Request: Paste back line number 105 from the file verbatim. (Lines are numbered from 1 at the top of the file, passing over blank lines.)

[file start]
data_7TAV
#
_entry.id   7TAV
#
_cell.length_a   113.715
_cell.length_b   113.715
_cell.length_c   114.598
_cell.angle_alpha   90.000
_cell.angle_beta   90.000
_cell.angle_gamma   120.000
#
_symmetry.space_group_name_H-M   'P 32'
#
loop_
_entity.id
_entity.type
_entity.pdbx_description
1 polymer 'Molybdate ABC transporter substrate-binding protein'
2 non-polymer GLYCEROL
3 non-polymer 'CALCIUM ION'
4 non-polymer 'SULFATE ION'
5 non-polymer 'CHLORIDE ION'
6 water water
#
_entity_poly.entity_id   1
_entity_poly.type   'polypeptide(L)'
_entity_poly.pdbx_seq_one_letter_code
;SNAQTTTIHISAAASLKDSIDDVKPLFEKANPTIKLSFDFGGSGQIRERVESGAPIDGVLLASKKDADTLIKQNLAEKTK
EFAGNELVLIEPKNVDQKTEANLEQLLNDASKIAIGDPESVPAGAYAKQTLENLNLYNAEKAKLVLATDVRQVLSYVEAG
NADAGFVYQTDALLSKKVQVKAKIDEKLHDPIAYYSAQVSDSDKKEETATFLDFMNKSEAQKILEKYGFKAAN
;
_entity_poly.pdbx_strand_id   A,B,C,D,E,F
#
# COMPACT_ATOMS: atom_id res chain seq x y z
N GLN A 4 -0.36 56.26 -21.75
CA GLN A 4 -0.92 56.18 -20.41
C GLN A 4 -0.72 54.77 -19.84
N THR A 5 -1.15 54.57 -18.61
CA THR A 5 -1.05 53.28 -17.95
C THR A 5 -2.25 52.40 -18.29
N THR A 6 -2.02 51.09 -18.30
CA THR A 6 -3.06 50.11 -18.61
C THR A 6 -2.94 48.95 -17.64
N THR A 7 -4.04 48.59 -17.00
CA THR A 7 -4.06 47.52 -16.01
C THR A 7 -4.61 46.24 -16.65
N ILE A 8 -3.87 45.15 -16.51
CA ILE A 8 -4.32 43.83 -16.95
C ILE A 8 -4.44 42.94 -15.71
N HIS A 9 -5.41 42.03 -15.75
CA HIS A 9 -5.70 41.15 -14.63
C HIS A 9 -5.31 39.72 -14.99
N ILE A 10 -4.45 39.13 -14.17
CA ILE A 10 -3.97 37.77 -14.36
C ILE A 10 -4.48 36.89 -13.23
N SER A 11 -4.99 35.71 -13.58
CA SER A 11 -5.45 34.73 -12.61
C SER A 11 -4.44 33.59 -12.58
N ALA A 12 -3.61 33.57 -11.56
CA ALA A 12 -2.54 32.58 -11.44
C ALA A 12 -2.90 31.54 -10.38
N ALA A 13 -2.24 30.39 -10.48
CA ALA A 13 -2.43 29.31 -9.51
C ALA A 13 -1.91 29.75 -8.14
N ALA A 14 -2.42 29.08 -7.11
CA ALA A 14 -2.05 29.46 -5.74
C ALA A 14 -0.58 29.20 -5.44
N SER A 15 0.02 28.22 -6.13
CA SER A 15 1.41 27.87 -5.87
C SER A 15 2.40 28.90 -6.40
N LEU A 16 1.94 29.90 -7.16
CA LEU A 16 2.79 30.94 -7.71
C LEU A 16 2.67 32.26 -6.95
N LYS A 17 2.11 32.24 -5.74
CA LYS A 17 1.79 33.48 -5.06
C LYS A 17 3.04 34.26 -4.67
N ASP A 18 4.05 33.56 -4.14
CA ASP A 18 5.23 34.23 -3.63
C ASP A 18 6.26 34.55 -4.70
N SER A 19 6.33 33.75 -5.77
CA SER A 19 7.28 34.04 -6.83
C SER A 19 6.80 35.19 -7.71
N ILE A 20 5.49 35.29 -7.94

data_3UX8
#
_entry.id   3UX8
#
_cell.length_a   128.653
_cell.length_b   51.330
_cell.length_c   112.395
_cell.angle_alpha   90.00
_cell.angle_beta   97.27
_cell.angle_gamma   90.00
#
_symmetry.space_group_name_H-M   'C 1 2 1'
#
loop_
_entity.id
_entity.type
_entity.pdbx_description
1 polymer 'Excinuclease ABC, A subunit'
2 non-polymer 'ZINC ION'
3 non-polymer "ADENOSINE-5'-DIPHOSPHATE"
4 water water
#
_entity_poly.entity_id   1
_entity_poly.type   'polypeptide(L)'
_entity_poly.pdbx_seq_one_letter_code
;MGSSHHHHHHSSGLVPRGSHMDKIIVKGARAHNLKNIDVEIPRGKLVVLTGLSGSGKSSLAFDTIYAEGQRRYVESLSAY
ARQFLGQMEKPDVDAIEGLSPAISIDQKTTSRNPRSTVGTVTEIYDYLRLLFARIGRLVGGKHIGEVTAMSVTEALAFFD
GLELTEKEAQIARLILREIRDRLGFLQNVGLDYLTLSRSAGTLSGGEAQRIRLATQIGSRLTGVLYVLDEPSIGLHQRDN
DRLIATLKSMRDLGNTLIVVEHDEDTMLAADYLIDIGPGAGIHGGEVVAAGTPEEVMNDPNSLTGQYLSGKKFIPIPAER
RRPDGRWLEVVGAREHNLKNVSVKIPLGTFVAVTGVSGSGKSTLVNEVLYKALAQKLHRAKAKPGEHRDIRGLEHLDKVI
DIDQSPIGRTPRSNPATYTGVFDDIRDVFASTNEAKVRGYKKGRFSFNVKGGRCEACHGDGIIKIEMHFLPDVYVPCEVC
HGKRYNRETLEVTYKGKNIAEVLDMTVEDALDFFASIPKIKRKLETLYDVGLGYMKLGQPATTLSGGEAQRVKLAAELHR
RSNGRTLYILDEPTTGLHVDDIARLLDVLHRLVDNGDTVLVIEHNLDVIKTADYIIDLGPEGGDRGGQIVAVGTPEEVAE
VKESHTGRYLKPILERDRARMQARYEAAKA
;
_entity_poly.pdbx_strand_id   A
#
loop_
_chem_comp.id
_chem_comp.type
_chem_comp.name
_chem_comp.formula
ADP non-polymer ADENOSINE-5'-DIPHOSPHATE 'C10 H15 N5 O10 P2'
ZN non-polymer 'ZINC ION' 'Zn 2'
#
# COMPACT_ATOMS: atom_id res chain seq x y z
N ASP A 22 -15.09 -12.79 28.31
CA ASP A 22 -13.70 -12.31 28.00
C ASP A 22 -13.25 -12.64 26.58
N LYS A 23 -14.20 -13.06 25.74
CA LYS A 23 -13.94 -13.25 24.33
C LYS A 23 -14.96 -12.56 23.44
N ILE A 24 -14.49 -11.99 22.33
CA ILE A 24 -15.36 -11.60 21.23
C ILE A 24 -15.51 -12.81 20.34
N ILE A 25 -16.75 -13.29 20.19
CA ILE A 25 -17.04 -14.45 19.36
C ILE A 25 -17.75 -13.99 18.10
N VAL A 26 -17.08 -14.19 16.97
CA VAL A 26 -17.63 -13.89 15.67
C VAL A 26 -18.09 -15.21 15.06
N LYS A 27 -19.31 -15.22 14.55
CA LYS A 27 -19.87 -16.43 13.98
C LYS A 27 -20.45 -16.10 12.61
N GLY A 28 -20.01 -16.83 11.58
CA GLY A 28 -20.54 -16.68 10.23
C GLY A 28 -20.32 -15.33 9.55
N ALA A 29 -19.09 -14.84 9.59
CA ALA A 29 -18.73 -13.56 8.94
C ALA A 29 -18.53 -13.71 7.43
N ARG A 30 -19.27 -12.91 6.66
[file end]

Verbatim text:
#